February 28, 2011 / 12:54 PM / 8 years ago

Saudi activists eye protests, wait for new cabinet

* Government monitors internet to nix protests

* Cabinet reshuffle could temper Facebook protest call

* Authorities, clerics view protests as a taboo

By Asma Alsharif

JEDDAH, Saudi Arabia, Feb 28 (Reuters) - Democracy activists in Saudi Arabia say the government is closely monitoring social media to nip in the bud any protests inspired by uprisings that swept Arab countries, toppling leaders in Egypt and Tunisia.

Activists have set up Facebook pages calling for protests on March 11 and 20, with over 17,000 supporters combined, but police managed to stymie two attempts to stage protests in the Red Sea city of Jeddah last month, highlighting the difficulties of such mobilisation in the conservative kingdom.

In one case around 30 to 50 people were detained by police when they gathered on the street, eyewitnesses said. In the second, security forces flooded the location of a protest that had been advertised on Facebook, scaring protesters away.

“They are watching closely what people are saying on Facebook and Twitter,” said Saudi blogger Ahmed al-Omran. “Obviously they are anxious as they are surrounded with unrest and want to make sure we don’t catch the bug.”

Saudi Arabia, the world’s biggest oil producer, bans public protests and political parties. In 2004 Saudi security forces, carrying batons and shields thwarted protests in Riyadh and Jeddah called for by a Saudi dissident group in London.

Last week King Abdullah, a close U.S. ally, ordered wage rises for Saudi citizens along with other benefits on his return from three months abroad for medical treatment.

The handouts, valued at $37 billion, were an apparent bid to insulate the kingdom from the wave of protests hitting Arab countries, but activists want more than money.

There has been no sign that the kingdom will introduce elections to its advisory Shura Assembly, a quasi-parliament, or a new round of municipal council elections.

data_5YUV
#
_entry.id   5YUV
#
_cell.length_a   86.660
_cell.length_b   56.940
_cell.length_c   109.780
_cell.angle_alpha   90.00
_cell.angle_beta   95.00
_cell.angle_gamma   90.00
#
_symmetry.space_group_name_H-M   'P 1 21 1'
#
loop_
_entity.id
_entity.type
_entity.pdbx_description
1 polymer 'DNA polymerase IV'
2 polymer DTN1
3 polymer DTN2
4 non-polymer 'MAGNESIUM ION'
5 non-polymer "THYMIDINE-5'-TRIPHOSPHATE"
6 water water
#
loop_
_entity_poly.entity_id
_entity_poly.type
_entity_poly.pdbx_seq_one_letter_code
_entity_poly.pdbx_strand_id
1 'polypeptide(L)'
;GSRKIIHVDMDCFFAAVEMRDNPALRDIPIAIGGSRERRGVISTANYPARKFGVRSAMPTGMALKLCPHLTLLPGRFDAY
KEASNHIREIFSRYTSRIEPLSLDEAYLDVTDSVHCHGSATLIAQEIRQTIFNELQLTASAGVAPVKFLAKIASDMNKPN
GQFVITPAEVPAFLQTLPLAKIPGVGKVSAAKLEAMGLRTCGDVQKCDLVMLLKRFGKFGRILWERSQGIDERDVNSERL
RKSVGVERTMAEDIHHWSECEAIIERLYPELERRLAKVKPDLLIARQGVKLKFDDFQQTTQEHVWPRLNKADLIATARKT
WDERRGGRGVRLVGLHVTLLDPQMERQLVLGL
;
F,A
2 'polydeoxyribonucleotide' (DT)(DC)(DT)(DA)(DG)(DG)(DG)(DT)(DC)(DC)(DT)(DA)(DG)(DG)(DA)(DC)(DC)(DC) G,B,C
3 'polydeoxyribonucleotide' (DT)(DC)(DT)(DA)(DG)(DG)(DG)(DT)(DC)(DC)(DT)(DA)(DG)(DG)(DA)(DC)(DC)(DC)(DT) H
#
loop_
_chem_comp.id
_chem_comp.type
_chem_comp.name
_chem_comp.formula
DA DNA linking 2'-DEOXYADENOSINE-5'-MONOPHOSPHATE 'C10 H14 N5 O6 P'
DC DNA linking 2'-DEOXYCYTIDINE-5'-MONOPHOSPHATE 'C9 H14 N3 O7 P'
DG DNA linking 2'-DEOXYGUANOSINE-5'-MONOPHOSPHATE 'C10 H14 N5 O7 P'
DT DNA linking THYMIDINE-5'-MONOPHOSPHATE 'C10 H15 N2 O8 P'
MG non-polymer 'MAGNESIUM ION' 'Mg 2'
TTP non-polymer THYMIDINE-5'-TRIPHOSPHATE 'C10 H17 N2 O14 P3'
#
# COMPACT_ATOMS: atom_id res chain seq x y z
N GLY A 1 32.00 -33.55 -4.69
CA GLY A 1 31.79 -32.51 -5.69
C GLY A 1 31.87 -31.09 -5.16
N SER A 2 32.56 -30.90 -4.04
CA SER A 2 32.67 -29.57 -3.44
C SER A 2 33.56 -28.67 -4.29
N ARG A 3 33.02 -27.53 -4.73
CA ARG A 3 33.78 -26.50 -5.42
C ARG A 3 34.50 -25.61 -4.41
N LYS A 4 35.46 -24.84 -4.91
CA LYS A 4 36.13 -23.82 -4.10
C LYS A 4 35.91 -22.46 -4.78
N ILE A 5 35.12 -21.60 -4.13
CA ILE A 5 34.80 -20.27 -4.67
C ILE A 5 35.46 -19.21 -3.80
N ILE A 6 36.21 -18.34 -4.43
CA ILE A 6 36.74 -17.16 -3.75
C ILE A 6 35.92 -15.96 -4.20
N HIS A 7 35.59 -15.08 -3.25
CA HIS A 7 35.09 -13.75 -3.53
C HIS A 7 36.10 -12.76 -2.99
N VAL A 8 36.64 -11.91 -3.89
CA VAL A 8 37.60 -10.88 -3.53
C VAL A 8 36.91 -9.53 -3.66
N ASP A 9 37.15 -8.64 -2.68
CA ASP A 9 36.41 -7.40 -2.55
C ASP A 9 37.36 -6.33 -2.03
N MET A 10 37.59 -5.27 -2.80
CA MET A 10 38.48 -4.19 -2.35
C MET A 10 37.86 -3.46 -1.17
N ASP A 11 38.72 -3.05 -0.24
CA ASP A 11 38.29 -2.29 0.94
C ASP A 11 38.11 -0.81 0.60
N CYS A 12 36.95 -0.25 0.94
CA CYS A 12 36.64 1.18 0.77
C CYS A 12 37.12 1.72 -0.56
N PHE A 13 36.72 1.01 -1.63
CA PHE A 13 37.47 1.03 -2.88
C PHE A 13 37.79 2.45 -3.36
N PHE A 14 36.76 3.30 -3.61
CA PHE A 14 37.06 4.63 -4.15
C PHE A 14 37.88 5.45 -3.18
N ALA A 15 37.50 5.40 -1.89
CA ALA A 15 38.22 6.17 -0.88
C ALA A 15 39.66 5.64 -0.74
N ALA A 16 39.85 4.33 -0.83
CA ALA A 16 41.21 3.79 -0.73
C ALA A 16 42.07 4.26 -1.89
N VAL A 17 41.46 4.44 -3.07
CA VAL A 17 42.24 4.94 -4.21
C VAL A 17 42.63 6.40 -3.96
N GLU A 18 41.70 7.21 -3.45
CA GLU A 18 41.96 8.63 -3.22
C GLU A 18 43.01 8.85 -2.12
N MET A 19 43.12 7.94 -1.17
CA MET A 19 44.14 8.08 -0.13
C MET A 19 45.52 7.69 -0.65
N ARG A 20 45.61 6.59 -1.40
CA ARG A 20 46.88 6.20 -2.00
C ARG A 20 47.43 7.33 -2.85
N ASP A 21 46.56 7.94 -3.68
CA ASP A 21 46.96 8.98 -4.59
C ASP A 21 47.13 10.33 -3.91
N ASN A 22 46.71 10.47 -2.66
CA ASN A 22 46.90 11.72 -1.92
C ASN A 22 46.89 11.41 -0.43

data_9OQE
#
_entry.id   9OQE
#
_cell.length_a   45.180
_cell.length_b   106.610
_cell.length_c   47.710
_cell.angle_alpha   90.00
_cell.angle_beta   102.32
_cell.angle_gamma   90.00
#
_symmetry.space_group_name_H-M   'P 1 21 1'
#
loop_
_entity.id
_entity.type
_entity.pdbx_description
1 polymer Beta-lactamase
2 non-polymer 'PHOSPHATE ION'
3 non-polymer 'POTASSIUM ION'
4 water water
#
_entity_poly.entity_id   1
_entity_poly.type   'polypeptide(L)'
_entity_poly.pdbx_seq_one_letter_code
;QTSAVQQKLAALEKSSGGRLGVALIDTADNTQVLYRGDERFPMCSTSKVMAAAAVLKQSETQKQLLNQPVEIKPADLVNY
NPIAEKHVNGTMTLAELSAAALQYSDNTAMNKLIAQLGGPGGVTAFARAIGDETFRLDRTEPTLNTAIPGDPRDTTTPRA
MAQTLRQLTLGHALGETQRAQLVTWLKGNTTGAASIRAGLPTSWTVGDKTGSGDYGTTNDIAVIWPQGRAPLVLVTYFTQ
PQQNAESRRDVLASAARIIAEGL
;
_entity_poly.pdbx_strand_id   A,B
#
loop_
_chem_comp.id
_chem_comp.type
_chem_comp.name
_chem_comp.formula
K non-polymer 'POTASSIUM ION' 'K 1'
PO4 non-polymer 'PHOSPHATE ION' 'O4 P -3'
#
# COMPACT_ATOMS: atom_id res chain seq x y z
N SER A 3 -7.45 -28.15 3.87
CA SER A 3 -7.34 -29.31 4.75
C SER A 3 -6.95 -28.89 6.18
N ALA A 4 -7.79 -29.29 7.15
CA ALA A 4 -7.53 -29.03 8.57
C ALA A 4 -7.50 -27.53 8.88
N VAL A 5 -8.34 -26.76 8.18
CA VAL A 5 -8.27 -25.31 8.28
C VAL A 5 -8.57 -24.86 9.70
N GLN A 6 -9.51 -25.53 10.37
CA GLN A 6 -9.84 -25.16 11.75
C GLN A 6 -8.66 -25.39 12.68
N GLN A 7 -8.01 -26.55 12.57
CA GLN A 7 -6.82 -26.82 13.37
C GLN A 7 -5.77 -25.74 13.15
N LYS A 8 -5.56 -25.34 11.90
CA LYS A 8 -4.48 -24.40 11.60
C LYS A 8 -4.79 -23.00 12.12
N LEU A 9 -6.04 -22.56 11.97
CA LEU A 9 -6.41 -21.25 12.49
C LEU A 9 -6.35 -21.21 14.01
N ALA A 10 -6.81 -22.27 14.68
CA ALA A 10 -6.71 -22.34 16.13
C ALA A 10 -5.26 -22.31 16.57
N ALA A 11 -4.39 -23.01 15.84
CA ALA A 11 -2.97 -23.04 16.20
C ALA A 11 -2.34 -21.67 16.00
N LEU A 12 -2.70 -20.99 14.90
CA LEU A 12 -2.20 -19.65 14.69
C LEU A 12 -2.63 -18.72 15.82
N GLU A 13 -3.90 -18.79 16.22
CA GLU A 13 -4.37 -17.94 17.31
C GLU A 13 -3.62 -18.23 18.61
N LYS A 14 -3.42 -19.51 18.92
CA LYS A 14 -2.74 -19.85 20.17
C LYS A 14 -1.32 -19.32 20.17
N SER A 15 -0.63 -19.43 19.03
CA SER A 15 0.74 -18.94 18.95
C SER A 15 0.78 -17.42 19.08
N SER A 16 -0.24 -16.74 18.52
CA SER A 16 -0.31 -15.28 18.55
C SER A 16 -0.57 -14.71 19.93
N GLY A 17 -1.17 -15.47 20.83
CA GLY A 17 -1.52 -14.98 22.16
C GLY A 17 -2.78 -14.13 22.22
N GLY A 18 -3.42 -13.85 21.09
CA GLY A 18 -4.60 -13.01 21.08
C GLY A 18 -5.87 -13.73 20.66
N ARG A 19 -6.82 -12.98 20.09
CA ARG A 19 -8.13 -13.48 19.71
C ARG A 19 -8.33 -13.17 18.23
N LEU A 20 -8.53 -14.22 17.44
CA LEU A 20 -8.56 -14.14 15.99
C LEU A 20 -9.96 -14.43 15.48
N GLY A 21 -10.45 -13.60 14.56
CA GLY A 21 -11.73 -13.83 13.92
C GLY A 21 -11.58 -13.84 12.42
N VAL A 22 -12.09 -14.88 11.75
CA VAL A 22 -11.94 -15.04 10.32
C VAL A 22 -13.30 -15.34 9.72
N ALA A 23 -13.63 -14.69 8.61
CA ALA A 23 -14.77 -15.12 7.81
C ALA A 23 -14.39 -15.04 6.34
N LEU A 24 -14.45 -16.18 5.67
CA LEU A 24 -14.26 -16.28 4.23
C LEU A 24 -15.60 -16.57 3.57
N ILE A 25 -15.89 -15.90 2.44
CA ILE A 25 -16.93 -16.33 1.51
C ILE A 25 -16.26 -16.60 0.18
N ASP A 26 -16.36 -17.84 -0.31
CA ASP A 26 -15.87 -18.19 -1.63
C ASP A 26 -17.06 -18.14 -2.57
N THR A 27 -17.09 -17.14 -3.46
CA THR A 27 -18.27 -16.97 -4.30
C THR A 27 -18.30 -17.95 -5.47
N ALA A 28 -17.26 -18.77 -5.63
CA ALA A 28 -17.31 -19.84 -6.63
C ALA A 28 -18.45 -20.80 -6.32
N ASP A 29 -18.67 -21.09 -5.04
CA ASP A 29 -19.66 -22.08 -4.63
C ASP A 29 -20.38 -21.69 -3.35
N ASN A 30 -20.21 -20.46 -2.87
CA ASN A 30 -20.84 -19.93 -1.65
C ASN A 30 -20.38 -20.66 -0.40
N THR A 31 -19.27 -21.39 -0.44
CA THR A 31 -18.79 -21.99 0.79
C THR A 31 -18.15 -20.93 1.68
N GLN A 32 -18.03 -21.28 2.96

“They have been monitoring the Internet, Facebook and other sites for some time but now it demands more attention,” said Mai Yamani, a Saudi analyst based in London. “Saudis are no different from their brothers and sisters in the region — they are educated, connected and angry,” she added.


It is difficult to estimate how many Saudis could be prepared to stage protests.

There are three main population centres in the vast Arabian peninsula state where protests could emerge: Riyadh with a population of over 4 million, Jeddah with a population of over 2 million and the Shi’ite Muslim areas of the Eastern Province.

Shi’ites, who have long complained of second class status, are watching protests in neighbouring Bahrain, where Shi’ites are demanding democratic reforms.

Around 60 percent of the native Saudi population of 18 million are thought to be under 30, most of whom grew up in the the information revolution age that raised awareness of rights among Arab protesters elsewhere and helped them organise.

But clerics, allowed wide powers in society, have traditionally said that questioning the Saudi rulers is a taboo.

Activists say a widely-anticipated cabinet reshuffle could help dampen Internet activism if it brings in new faces.

“All reformers are waiting for the long-awaited cabinet reshuffle,” said Mahmoud Sabbagh, a newspaper columnist. “If it turns out to be just cosmetic, then my analysis is that reformers will regroup and escalate.” In an open letter published on Sunday, around 100 Saudi intellectuals, activists and university professors called on the king to launch major political reforms and allow citizens to have a greater say in ruling the country.

Their key demand is elections to the Shura Assembly.

“The people must be the source of power and a partner in public policy through their choice of elected Shura Assembly members,” it said. “That is why we look forward to a royal decree that assures clearly that the government is committed to transforming into a constitutional monarchy.”

King Abdullah championed cautious political, economic and social reforms when he took power in 2005. Conservatives fear too much speed could rile the clerics.

“I think the Saudi monarchy is aware of the need for change and it is the time for it,” said Turad al-Amri, a Saudi political analyst. “There will be major change soon but I’m not sure if it will meet the expectations (of activists).”

Reporting by Asma Alsharif; Editing by Andrew Hammond and Samia Nakhoul

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